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Monday, August 21, 2006

Allergies Are Everywhere, But So Is the Good Advice

Food allergies are truly a worldwide concern these days. And they affect children in every country and culture in a similar way.
A good summary of basic info on food allergies is available from this article from the Malaysia Star, from which I excerpted the following:

The earliest manifestation of allergy in childhood is food allergy, with cow’s milk protein allergy being one of the most common. Food allergy affects all age groups, but infants are more susceptible due to their immature digestive and immune systems. This problem should be taken seriously because it not only brings misery to the affected child, but also impacts the whole family emotionally, socially and financially.

The precise causes of food allergy are unknown but the major contributing factors have been identified as:

• Genetic background of the child

• Inherent ability of certain food components to trigger allergic reactions

• Maturity of the digestive tract

• Age of the child when the offending food is first introduced

• Infants with allergic parents are more prone to food allergy but even normal infants are not spared due to the immaturity of their digestive tracts and immune system. Therefore, the first step in the battle against food allergy is to determine your child’s risk level.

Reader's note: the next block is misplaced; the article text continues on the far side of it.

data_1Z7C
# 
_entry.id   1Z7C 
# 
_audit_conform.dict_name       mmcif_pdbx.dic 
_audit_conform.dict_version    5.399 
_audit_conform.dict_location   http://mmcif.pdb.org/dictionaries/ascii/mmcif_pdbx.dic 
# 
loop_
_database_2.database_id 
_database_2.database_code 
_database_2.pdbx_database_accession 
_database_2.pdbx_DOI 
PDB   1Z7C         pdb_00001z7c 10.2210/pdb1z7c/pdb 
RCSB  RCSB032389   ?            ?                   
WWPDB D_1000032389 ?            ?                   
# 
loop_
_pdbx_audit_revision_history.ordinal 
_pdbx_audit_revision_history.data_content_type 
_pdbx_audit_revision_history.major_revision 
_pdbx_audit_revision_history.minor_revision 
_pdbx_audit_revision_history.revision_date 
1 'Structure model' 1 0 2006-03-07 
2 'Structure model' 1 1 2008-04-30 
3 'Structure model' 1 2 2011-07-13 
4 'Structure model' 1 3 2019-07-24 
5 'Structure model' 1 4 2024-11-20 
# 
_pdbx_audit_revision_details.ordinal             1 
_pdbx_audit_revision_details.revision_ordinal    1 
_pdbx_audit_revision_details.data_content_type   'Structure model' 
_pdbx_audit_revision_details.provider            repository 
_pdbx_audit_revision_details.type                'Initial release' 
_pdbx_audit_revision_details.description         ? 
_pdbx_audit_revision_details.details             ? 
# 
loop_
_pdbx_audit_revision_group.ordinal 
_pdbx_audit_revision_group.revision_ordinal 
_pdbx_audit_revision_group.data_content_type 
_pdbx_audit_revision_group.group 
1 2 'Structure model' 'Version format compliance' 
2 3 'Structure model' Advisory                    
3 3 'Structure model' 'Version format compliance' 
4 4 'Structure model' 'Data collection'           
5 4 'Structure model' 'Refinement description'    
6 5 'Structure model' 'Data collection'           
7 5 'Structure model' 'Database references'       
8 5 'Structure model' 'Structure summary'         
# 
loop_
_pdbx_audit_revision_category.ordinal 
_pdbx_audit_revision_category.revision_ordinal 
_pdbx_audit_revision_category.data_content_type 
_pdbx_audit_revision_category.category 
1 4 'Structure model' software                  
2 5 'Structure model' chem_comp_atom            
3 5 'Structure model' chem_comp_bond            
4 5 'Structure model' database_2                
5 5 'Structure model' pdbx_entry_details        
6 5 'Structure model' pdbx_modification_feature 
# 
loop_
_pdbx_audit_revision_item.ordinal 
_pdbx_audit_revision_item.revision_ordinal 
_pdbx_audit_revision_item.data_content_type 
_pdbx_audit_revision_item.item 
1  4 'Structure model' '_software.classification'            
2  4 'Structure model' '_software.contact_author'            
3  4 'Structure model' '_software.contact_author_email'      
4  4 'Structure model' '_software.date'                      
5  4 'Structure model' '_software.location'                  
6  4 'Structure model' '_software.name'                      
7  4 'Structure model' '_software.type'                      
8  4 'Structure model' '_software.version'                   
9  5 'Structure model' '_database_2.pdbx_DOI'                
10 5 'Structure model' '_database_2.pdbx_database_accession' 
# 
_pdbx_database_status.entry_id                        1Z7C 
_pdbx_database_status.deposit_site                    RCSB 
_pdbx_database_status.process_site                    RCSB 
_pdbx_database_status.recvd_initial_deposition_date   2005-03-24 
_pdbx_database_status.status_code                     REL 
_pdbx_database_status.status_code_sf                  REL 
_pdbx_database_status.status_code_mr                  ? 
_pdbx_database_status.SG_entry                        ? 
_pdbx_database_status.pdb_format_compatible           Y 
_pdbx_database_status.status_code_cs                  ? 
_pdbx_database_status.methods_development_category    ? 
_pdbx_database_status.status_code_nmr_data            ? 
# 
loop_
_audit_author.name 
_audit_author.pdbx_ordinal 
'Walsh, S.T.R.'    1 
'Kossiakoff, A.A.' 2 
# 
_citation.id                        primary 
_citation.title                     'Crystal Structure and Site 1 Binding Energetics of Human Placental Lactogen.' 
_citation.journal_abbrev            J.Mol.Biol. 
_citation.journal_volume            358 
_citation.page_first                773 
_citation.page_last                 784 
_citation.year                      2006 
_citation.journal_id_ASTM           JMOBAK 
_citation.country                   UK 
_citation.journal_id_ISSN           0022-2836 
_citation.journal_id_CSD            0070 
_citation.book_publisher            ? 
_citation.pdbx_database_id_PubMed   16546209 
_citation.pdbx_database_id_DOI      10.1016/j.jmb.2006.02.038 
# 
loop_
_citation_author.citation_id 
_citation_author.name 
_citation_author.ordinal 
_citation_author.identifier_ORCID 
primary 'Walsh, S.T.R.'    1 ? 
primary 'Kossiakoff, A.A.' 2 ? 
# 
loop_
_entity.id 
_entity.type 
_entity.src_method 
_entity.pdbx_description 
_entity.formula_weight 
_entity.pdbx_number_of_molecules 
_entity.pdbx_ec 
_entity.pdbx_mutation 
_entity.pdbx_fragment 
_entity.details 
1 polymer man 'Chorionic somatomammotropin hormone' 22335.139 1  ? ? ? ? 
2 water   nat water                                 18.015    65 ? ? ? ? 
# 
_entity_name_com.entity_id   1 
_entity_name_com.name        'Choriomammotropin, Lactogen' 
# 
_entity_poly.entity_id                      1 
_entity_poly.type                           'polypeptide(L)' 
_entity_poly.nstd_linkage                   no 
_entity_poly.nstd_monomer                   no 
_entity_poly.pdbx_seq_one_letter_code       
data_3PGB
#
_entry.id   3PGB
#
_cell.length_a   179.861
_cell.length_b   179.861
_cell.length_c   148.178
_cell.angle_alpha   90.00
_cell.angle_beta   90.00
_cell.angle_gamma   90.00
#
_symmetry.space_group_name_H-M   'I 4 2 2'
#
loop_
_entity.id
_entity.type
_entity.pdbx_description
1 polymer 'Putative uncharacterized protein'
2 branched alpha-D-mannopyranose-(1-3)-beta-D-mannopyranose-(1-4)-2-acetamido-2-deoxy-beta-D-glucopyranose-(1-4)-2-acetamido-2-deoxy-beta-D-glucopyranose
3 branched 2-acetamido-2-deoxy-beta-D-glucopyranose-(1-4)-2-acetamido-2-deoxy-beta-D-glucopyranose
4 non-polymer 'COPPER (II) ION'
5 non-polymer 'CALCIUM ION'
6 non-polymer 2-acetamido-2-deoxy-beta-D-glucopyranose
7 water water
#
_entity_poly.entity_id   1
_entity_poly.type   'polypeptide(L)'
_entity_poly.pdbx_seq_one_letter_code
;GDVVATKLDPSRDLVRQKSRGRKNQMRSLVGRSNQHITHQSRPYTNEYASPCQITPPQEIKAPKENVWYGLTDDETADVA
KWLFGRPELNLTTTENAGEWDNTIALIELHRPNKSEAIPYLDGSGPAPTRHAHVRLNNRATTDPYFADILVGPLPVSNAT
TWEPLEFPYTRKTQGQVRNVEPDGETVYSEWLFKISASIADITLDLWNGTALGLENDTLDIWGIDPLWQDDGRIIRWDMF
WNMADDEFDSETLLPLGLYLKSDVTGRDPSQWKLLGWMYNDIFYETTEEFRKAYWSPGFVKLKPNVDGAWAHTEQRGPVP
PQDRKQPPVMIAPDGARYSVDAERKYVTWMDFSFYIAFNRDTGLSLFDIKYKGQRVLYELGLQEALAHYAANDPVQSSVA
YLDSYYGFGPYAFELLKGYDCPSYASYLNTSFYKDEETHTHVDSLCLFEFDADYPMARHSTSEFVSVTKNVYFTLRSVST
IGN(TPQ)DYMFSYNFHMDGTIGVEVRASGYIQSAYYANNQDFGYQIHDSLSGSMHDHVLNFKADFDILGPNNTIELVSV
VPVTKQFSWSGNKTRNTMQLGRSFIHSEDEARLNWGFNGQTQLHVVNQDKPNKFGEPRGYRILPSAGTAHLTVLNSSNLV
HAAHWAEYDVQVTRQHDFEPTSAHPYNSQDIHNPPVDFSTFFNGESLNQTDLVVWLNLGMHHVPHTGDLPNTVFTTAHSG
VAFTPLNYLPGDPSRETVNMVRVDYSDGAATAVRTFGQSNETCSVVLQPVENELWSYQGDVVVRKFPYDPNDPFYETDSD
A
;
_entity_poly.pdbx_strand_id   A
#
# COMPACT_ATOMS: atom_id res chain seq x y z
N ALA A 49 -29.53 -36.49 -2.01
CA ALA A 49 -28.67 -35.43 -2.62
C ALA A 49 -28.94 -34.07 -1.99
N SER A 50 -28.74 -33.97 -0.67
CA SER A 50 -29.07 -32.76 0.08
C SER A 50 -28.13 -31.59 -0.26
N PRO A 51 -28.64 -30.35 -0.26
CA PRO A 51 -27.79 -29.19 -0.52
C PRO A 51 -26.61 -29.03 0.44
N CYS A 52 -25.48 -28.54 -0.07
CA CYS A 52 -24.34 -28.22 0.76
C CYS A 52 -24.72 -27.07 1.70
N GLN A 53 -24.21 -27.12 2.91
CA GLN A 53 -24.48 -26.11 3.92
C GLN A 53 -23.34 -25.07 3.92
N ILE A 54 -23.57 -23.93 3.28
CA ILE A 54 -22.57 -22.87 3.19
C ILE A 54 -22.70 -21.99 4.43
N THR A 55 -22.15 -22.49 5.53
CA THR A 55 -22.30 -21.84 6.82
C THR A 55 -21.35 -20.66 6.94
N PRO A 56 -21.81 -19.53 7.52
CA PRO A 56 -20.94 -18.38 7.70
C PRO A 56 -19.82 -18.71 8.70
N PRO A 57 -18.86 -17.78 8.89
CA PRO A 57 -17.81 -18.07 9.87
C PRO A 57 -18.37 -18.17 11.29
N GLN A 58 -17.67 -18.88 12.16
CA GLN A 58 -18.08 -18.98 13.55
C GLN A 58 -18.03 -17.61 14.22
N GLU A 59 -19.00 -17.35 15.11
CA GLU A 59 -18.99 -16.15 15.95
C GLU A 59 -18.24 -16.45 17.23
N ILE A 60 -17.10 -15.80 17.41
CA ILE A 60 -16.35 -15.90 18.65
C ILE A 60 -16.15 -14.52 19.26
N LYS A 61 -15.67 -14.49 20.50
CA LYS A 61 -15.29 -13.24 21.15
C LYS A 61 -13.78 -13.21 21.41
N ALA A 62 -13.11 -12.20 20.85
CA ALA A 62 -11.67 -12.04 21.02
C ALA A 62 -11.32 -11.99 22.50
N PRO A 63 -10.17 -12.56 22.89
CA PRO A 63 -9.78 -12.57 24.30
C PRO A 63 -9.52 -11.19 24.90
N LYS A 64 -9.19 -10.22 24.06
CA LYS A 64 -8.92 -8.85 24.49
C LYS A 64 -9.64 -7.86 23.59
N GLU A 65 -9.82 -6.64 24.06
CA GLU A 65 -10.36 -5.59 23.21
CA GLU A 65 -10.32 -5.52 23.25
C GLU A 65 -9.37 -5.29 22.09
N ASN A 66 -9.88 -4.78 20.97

Risk of developing allergies based on family history:

• Both parents without allergies: 5-15%

• One parent with allergies: 20-40%

• Both parents with allergies: 40-60%

Exclusively breastfeed your baby for the first six months of life. During this period, abstain from highly allergenic foods yourself to prevent them from making their way into the breast milk.
Start weaning your baby only after he has reached six months of age. Even then, introduce only one new food a week to enable any allergy to be detected easily. Start with rice or rice cereal as it is least allergenic. Leave out allergenic foods until your baby is at least a year old. These include egg white, peanuts and seafood like prawns, crabs and scallops.

If you are giving your baby commercially prepared foods, read the food labels to screen for unsuitable ingredients. When in doubt, clarify with the manufacturer. A committed and responsible company will always be ready to assist you.

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